Zimmerman and Werth batted fifth and sixth in the final regular season series against Pittsburgh.  Will we be seeing the clubhouse neighbors next to each other on the lineup card as well against the Chicago Cubs?  Enjoy October…because there’s no guarantee Ryan Zimmerman will be this good for a team this good again.  And it’s definitely a possibility this may be Jayson Werth’s final month on the South Capitol Street stage.

 

 

So…the Nats just might not catch the Dodgers for home field advantage.  But there are still things to play for, even as they’ve clinched home field for the NLDS (we know how much home field helps a team in a deciding game five).  Individual milestones are within multiple players’ reach–even after Ryan Zimmerman crossed the 100 RBI mark last week.  Anthony Rendon enters the final stages of the season four RBI shy of the century mark…and can also finish 2017 with more walks than strikeouts (he currently has an 81-80 ratio), a rarity in today’s free-swinging day.  Other milestones to watch:  Daniel Murphy is at 90 runs scored as well as 90 RBI (shame they’re not playing the Mets this week)…while standing two homers shy of reaching his career high set in 2016.    On the mound, Max Scherzer is 2.1 innings shy of reaching 200 for the season while Stephen Strasburg is four strikeouts away from 200.  Brandon Kintzler remains one save away from 30 for the season…and with the Nats almost locked into the #2 seed may be ready to get a ninth inning appearance.

Bryce is Back?  The Nationals may be getting their rightfielder in the lineup as early as Tuesday…their top hitter has been on the shelf with a knee injury suffered in early August.  Harper had 29 HR…and it’s not out of the realm of possibility to see #34 notch #30 in the final days of the season.  The bigger question is will he be postseason-ready after less than a week of work to find his groove?

Playoff Possibilities- if the season ended today, the Nationals would be the #2 seed in the NL and host the Chicago Cubs in the Divisional Series.  The top seeded Los Angeles Dodgers would host the Wild Card Game winner Arizona/Colorado.  The AL matchups have Cleveland hosting the New York Yankees or Minnesota (Pinstripes pounded the Twins in a series just last week) while Boston visits Houston.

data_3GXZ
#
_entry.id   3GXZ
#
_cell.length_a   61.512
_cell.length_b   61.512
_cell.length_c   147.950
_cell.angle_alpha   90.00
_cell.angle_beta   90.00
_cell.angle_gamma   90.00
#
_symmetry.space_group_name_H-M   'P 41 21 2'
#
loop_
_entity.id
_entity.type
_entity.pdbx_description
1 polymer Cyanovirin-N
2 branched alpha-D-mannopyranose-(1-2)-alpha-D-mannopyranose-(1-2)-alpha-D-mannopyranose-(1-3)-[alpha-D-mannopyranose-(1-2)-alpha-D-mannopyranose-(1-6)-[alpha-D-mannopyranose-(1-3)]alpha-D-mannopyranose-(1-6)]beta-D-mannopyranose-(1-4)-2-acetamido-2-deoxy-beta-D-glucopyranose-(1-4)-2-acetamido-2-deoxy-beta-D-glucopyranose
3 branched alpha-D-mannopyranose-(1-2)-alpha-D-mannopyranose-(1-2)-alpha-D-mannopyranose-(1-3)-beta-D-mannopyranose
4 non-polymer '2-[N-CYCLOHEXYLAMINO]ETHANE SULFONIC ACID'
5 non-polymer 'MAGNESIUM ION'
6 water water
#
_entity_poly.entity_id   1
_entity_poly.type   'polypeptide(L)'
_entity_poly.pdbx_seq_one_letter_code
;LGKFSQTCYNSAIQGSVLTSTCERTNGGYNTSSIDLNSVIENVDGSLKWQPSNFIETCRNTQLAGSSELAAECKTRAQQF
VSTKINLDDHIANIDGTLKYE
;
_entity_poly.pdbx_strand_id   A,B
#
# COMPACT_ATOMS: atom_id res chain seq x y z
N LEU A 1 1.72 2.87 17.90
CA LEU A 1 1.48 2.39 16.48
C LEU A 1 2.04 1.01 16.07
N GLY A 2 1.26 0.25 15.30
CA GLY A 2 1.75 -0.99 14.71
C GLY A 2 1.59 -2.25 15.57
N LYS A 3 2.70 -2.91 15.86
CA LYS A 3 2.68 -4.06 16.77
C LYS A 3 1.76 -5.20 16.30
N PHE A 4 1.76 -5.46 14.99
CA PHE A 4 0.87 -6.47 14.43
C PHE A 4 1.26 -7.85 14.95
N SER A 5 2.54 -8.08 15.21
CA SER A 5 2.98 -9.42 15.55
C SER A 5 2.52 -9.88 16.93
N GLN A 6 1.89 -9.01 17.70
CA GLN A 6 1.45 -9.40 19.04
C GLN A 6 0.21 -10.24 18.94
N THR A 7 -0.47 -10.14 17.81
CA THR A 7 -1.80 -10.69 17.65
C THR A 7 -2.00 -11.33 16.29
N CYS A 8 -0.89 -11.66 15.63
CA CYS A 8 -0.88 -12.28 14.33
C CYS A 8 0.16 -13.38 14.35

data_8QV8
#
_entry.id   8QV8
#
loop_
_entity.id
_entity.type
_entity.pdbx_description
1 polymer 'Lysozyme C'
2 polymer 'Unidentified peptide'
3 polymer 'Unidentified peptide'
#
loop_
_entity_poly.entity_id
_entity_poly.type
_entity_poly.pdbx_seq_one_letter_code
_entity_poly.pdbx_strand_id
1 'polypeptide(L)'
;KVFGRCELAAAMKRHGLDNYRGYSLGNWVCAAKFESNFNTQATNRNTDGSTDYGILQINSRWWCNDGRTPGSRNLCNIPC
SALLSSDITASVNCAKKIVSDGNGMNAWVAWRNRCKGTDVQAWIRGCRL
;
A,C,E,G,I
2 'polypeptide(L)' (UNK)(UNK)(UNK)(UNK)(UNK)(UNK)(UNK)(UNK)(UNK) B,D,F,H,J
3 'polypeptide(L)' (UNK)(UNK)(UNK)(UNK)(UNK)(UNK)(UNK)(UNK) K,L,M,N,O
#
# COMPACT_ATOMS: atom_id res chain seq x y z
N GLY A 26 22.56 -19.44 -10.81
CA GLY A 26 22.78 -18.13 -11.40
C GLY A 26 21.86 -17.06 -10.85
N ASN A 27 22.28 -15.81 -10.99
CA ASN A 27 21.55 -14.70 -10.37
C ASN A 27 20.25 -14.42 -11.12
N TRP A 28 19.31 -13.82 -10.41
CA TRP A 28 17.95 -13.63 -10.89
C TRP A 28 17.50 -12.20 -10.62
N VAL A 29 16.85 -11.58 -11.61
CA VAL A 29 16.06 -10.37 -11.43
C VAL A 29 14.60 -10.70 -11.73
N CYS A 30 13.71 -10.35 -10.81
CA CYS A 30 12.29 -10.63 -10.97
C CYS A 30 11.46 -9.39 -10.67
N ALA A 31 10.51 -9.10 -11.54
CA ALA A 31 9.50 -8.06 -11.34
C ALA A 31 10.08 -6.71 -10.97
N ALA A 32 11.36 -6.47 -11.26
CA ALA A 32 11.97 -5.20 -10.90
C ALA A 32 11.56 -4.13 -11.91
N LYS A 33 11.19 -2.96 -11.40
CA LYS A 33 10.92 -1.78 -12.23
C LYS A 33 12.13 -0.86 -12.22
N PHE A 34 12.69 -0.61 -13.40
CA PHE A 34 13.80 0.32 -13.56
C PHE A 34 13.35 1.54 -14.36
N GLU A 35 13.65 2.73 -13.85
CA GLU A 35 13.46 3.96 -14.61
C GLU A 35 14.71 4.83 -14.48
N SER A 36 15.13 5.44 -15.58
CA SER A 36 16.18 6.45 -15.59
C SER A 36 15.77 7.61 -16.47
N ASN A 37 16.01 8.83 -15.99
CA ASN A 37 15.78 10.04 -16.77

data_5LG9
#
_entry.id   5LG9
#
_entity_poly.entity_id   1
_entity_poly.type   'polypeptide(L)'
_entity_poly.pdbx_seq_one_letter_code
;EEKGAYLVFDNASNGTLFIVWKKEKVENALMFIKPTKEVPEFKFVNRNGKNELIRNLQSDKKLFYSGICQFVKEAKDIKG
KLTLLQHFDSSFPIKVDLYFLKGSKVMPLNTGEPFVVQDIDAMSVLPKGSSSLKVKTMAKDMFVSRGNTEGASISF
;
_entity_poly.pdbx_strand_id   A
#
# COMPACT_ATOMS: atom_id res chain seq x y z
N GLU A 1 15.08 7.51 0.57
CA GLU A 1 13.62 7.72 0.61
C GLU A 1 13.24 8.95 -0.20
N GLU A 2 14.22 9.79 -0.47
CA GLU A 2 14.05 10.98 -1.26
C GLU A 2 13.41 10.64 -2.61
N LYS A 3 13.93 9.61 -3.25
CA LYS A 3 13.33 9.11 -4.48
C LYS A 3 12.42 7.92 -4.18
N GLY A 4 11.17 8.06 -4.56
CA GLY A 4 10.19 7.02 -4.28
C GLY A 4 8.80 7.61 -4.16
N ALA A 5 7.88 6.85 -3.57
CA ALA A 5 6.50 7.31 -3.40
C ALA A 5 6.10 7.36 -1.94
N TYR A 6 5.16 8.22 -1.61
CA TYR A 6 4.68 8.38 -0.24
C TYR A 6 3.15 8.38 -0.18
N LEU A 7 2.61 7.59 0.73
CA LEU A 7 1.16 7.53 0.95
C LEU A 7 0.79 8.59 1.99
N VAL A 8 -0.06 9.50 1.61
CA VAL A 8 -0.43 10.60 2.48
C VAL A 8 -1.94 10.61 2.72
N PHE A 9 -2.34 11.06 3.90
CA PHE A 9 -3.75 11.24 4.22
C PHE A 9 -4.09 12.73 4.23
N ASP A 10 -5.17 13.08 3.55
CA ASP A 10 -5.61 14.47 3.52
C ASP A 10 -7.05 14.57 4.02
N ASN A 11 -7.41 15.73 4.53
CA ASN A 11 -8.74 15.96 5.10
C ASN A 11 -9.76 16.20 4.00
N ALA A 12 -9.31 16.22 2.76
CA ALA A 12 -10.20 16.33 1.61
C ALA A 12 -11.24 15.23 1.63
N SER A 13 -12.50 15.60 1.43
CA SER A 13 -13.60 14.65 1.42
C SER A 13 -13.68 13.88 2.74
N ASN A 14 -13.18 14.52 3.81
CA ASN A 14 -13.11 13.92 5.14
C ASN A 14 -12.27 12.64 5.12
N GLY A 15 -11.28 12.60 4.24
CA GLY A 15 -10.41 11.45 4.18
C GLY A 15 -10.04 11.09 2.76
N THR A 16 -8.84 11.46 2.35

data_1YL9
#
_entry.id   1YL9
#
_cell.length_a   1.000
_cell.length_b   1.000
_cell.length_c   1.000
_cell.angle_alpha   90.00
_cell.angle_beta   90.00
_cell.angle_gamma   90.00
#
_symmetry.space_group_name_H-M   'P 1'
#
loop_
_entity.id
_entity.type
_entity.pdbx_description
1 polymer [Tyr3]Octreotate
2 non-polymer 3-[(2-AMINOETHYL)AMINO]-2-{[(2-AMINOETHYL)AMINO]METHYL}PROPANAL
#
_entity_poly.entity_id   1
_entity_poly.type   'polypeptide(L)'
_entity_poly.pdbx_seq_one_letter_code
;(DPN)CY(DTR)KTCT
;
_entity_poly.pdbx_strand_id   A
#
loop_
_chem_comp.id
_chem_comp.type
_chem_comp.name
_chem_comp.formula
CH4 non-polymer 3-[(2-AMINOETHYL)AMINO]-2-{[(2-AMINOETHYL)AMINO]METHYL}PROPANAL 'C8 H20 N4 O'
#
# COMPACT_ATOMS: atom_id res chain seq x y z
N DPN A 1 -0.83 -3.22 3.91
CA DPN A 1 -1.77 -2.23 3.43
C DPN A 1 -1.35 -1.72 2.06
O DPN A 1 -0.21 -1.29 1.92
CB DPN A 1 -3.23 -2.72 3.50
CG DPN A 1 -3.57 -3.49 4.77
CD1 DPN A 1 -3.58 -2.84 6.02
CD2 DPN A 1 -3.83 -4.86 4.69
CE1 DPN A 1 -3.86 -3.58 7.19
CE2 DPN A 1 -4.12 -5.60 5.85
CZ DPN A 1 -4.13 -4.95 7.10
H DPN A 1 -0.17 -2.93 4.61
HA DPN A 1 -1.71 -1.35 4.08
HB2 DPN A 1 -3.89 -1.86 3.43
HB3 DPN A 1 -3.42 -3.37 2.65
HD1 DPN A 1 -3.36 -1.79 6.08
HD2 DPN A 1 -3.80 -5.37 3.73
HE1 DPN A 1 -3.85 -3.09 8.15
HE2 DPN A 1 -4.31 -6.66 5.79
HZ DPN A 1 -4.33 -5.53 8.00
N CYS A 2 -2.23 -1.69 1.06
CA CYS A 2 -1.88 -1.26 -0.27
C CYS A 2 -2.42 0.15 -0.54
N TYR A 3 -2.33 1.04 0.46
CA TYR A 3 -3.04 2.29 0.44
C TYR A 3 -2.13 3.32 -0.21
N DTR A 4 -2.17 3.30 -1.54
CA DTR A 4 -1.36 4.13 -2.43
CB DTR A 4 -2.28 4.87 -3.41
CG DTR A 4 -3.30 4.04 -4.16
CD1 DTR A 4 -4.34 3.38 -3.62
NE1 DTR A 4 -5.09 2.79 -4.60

O’s Woes- yes, that means the September of Suffocation is complete for a Birds team that began the month 68-66 but will end with their first losing record since 2011.  Starting pitching needs to be addressed in the offseason…as this year’s rotation dug the rest of the team in a hole every time one turned around.

Last Week’s Heroes- Max Scherzer went 2-0 with an ERA of 2.08 while Gio Gonzalez joined Max as 15-game winners in the rotation.  Sean Doolittle continues to be lights-out with two scoreless innings en route to a pair of saves.  Adam Lind made his most off the bench by hitting .400 with a team-high  7 RBI while Trea Turner batted .318 with a team-high 5 runs and 4 RBI.  Congrats to Ryan Zimmerman for reaching the 100 RBI milestone for the first time since 2009.  For the longest time he was the best and often only player worth watching on a bad club…and once the Nats finally became a contender Zim was battling injuries.  Good to see both the player and the team having great seasons at the same time.  

Last Week’s Humbled- Jayson Werth hit .118 with eight strikeouts and one walk…while Anthony Rendon batted .176 but still walked more than he struck out.  Edwin Jackson is suffering a September to forget:  allowing 6 runs over 4.2 innings means he’s 0-3 with an ERA of 12.38 this month.  At least he ate up some innings when the Nats’ rotation was thin.

Game to Watch- Friday the Nationals play Pittsburgh while Stephen Strasburg tries to reach multiple milestones.  Bryce Harper may also be back and it’s not right after a travel day so there’s a chance we’ll see most of if not all of the regulars in the lineup.   In theory…

Game to Miss- Thursday the Nats begin their series with the Pirates by starting Edwin Jackson, hopefully for the final time in 2017.  To add to the fun, WTOP co-worker Brian Drew is having his farewell happy hour.  He’s as much a die-hard Nationals fan as he was a devotee of TURN on AMC…so one will sadly pass on Pittsburgh.